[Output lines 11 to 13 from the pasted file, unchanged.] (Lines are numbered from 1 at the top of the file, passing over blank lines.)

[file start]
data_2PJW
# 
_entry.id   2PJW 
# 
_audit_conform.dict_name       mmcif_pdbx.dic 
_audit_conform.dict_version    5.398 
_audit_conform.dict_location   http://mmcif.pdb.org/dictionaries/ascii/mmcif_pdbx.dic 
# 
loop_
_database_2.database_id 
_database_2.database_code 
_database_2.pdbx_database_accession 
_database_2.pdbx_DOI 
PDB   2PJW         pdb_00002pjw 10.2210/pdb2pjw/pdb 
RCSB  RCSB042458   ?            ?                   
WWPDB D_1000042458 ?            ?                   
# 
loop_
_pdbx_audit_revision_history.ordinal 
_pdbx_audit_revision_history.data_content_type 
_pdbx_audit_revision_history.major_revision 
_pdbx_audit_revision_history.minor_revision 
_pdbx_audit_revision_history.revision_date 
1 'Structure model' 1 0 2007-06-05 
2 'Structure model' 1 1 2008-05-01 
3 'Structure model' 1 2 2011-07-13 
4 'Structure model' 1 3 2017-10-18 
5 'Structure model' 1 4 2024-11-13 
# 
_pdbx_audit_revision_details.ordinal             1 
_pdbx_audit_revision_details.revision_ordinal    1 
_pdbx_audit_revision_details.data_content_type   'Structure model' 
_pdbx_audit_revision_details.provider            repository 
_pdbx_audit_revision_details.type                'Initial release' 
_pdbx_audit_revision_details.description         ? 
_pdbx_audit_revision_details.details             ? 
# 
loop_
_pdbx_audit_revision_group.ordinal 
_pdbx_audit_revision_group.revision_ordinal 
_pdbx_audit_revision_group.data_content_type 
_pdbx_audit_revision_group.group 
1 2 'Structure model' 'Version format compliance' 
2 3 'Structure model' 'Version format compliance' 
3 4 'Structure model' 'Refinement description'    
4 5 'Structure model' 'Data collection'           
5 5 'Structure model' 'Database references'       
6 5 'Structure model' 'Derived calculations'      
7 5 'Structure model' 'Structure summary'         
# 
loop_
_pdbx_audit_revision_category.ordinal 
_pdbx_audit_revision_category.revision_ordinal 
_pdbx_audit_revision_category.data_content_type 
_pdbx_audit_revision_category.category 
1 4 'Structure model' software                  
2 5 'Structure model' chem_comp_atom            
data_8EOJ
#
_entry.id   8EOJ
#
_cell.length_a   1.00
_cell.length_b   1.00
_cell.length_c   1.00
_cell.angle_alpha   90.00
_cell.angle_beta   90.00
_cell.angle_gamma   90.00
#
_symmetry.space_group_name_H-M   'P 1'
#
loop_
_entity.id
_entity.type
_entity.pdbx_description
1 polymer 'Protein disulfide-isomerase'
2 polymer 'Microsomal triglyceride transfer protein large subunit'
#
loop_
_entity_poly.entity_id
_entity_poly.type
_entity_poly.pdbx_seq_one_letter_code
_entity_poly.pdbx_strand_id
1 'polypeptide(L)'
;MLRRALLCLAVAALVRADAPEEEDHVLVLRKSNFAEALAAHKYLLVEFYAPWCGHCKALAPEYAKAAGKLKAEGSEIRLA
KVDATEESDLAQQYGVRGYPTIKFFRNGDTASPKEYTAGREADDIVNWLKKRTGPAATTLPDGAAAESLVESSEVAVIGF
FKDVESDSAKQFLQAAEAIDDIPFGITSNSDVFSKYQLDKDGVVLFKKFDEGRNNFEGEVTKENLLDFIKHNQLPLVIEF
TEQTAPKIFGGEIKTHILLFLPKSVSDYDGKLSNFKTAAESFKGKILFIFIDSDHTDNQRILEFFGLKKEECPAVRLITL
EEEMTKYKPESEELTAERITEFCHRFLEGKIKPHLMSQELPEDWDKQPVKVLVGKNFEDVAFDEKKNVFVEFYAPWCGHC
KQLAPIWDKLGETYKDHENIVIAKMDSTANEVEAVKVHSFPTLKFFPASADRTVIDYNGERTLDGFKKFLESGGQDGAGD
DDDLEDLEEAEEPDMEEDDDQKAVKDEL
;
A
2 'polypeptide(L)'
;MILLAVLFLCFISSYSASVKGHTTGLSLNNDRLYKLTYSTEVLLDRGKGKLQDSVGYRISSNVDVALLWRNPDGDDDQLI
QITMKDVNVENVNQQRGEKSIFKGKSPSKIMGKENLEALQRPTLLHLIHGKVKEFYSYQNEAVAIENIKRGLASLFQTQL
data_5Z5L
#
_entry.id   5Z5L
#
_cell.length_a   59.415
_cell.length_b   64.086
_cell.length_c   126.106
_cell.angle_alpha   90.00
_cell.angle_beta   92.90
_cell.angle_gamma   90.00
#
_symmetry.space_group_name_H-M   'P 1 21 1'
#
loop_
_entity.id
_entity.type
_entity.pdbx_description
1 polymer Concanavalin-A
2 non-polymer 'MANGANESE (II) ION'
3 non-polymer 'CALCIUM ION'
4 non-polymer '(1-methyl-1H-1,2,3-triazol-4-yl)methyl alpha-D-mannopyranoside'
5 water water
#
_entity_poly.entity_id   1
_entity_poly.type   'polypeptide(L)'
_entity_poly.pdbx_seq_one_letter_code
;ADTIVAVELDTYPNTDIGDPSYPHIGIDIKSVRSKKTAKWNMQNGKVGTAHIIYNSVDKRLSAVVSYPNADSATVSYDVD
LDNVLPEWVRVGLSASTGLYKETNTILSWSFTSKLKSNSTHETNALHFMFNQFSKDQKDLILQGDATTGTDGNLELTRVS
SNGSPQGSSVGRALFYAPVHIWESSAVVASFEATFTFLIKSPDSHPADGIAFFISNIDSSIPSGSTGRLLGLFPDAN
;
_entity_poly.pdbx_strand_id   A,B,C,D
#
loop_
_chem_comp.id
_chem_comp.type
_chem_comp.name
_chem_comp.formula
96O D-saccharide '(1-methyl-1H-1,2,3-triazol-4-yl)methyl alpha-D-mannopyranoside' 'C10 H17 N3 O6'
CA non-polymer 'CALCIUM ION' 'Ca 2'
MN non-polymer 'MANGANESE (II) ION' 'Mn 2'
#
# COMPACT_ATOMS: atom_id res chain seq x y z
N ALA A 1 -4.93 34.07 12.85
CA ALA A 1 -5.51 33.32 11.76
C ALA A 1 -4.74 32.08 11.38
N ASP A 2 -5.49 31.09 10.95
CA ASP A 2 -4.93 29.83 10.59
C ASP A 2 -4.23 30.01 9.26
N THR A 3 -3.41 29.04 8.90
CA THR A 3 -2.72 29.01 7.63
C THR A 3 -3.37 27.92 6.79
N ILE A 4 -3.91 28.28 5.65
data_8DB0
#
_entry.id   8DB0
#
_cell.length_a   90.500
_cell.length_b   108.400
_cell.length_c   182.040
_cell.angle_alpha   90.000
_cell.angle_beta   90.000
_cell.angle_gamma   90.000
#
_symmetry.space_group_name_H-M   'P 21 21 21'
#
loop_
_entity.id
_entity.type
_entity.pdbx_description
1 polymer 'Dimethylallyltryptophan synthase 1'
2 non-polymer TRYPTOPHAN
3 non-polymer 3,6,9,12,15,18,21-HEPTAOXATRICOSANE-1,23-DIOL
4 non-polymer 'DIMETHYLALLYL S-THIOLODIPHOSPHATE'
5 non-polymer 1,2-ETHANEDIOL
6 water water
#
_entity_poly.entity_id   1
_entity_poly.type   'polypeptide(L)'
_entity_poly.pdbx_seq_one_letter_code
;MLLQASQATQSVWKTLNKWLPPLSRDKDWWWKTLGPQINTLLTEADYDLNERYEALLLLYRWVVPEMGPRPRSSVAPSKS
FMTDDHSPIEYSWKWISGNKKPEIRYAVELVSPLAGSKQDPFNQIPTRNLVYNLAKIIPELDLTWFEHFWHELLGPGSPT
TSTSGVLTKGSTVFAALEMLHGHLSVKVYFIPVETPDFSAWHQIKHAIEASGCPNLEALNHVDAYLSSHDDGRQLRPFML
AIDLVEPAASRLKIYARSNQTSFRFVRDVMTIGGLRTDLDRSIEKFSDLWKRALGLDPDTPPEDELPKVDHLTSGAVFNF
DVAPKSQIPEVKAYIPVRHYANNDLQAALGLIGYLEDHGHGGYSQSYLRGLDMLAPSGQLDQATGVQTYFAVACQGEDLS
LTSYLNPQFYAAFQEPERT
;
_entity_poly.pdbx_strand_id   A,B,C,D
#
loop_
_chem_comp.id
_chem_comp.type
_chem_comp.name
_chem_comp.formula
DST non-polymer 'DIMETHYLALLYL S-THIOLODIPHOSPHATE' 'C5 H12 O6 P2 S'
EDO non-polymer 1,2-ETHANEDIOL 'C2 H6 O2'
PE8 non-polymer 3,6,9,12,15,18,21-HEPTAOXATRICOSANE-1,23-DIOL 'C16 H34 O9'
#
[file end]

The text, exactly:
_database_2.database_code 
_database_2.pdbx_database_accession 
_database_2.pdbx_DOI 